Comparing Publishers & Manuscripts to Goats Horns & Fences

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Dee White
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Joined: October 4th, 2010, 5:12 pm
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Comparing Publishers & Manuscripts to Goats Horns & Fences

Post by Dee White » October 4th, 2010, 5:26 pm

COMPARING PUBLISHERS AND MANUSCRIPTS TO GOATS HORNS AND FENCES

Recently as I tried to free my goat Blooma from a wire fence I realized that publishers and manuscripts are like goats horns and fences. They don’t always go together.

Blooma’s horns are flat and perfectly shaped for catching on wire. My other goat Molly has a fearsome pair that wouldn’t fit through any fence.

My two goats are very different. Blooma is a picture book. She is all naïve excitement, always wanting to explore and find out new things. I rescued her from the abattoirs and she has an innocent zest for living.

The other goat Molly is dark and brooding like a YA novel. She came to us because her owners were tragically killed in a car accident. She is my muse, the strong silent type, the one who watches while others take the risk and then ponders whether it’s worth doing herself.

At this moment, you are probably wondering what obscure connection I am going to draw between goat’s horns & fences, and publishers & manuscripts. But the link is stronger than you think. Some publishers are a perfect fit for your writing, and some aren’t. Just like goats – some horns are designed so a goat can put its head through a fence and pull it back without harm – others don’t fit through the fence in the first place. Other horns, like Blooma’s, slant back in such a way that they get caught on the top wire every time.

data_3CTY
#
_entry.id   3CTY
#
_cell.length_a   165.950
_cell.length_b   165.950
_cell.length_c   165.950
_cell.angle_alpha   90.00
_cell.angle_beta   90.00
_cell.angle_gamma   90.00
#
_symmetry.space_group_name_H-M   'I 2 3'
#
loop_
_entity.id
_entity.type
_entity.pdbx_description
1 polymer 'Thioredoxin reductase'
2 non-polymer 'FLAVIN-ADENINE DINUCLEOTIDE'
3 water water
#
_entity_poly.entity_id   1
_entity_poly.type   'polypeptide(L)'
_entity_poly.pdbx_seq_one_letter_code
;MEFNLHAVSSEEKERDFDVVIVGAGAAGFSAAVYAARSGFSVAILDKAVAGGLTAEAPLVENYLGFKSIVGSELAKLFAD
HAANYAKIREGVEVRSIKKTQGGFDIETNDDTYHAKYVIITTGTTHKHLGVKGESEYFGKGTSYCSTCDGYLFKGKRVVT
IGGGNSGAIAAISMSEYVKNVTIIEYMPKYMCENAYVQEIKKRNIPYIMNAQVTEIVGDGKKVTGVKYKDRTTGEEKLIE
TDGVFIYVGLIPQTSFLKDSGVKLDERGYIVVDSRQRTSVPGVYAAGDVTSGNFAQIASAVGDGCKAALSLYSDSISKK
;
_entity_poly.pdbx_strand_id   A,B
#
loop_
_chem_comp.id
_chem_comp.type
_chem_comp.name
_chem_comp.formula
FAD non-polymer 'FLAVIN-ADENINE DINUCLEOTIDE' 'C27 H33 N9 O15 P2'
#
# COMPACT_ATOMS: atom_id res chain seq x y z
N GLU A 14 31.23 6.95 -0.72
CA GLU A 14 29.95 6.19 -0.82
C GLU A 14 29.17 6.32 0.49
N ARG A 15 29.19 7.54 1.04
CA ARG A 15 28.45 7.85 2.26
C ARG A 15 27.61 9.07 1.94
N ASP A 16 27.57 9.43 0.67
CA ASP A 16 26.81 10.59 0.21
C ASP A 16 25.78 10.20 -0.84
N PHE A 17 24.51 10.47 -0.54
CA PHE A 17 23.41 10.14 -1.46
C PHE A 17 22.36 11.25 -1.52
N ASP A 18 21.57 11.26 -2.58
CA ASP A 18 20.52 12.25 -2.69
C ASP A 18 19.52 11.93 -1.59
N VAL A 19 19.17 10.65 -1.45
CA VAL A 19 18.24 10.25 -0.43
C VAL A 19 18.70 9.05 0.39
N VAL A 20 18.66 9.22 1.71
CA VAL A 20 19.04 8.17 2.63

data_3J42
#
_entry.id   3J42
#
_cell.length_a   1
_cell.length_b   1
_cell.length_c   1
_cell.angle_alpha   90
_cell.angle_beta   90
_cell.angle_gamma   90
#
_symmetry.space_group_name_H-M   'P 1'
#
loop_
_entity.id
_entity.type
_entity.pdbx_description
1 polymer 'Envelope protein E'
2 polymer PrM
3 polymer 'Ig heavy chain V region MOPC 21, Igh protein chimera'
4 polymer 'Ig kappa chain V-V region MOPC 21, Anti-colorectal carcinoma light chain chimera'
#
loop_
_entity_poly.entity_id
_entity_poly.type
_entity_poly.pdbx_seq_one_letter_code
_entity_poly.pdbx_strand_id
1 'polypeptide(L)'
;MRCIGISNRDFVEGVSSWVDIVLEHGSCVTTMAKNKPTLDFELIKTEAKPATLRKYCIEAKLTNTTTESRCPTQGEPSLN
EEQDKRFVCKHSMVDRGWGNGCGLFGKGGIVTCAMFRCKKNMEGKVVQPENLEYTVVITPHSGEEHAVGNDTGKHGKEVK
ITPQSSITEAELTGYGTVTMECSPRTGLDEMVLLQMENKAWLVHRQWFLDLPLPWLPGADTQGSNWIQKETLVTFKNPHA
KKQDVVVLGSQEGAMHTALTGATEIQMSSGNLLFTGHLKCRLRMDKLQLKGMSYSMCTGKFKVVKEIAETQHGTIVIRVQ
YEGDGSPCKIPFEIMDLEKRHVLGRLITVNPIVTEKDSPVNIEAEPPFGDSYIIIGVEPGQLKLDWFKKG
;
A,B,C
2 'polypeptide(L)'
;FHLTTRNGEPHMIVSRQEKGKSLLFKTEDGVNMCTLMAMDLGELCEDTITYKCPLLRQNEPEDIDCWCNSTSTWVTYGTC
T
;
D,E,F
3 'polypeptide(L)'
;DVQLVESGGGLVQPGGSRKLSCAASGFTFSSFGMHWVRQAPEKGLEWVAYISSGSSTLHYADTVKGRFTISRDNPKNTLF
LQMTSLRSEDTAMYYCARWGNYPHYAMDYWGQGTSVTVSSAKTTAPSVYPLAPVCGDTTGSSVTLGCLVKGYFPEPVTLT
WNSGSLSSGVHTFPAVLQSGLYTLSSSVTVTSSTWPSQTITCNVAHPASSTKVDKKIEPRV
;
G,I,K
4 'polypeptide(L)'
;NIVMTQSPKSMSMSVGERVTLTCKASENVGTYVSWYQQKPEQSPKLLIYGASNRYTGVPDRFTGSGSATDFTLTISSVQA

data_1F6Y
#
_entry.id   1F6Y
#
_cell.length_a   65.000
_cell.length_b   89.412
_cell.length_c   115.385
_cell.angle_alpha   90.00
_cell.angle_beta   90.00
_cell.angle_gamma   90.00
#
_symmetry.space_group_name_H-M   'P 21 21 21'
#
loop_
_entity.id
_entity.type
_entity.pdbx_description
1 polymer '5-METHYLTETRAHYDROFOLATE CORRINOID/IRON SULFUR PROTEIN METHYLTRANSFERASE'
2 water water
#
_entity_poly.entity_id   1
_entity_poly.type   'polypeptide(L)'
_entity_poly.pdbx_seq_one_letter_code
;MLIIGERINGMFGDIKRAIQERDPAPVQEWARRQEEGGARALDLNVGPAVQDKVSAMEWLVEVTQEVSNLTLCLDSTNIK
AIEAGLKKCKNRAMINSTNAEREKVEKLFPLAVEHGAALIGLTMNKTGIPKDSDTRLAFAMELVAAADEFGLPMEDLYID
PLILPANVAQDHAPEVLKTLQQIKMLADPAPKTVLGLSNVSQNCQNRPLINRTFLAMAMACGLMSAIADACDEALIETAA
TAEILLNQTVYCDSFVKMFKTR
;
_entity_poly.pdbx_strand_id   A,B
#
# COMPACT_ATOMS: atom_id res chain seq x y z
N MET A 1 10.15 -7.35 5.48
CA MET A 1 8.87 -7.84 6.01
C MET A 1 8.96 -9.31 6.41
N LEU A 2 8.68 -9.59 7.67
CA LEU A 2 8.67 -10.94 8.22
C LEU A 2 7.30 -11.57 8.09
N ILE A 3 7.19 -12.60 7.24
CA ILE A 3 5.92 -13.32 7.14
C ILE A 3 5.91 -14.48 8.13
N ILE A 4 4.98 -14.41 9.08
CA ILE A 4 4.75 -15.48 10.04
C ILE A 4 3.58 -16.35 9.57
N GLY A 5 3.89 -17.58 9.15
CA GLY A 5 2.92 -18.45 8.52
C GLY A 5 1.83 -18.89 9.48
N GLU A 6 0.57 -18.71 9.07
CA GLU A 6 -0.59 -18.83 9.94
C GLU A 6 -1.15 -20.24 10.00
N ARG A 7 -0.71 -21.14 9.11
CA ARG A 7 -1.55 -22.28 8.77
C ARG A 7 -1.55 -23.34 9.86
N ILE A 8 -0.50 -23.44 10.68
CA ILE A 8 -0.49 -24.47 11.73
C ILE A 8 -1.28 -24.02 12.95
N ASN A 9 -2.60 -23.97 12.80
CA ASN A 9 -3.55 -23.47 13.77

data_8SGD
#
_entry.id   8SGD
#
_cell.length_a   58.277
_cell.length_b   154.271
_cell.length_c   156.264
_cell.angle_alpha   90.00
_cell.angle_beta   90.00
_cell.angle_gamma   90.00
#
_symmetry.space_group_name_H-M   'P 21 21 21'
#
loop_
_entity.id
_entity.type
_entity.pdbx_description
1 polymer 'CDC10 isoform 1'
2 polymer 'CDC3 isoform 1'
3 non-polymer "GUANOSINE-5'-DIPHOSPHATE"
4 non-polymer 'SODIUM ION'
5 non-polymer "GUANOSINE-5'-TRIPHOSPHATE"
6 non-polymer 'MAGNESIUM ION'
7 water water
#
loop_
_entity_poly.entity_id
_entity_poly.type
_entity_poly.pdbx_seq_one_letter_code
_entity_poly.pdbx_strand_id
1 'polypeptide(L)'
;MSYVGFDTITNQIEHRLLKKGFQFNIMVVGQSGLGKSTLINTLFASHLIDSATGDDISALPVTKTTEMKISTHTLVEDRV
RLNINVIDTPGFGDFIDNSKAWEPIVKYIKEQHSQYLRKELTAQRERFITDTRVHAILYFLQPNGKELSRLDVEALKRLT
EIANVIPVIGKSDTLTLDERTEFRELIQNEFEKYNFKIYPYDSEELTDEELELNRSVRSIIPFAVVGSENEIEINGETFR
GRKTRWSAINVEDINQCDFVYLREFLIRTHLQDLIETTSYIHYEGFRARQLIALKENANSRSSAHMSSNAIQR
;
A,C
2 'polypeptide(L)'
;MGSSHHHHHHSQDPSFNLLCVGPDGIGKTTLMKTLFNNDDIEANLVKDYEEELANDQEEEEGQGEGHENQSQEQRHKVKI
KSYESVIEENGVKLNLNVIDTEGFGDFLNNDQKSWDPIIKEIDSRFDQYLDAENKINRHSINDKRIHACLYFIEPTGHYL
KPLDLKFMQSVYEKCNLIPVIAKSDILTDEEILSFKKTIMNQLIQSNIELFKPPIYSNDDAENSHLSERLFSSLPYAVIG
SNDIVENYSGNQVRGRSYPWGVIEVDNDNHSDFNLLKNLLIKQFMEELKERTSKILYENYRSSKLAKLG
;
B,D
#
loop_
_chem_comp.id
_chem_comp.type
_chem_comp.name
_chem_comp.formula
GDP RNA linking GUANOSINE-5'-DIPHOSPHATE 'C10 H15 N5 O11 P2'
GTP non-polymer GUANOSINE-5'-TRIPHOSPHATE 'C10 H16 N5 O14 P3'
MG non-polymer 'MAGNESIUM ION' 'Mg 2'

By the way, Blooma was fine after her ordeal, just a bruised ego. I think I faired worse seeing as she kept head butting me while I was trying to extricate her horns from the wire. And why did she have her head through the fence in the first place? Because of course, the grass is ‘always greener’ on the other side.

But seriously, like goat’s horns and fences, sometimes publishers and manuscripts just don’t go together. That’s why, one publisher will love your book, and one won’t. That’s why it’s important not to be put off by rejections – and to do your research up front so you know which publisher you should be sending your work to.

Think about the sort of book you are writing. Who are you writing it for? What kind of story is it? Browse through your local bookshop, and on websites to find the company that publishes the sort of thing you write. Participate in writing forums and twitter chat rooms and follow publishers on twitter (in a professional, non-stalking way of course). Subscribe to the great agent and publisher blogs out there that give you up-to-date insights on what’s being published where.

So what is this post really about, besides me venting about the goat horn bruises on my stomach? It’s about learning about the world of books and publishing that you are entering/have entered. It’s about doing your research and not sending your work out at random. It’s about finding the best ‘fit’ for your writing genre and style. It’s about giving you and your manuscript the best chance of success.

Dee White
http://deescribewriting.wordpress.com

MsBrouhaha
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Re: Comparing Publishers & Manuscripts to Goats Horns & Fences

Post by MsBrouhaha » October 7th, 2010, 6:56 am

This was spectacularly left field but I liked it anyway :)

hartjohnson
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Re: Comparing Publishers & Manuscripts to Goats Horns & Fences

Post by hartjohnson » October 7th, 2010, 8:25 am

Ha! I love these: can find a writing analogy in anything... goats in particular please me... mehehehehehe

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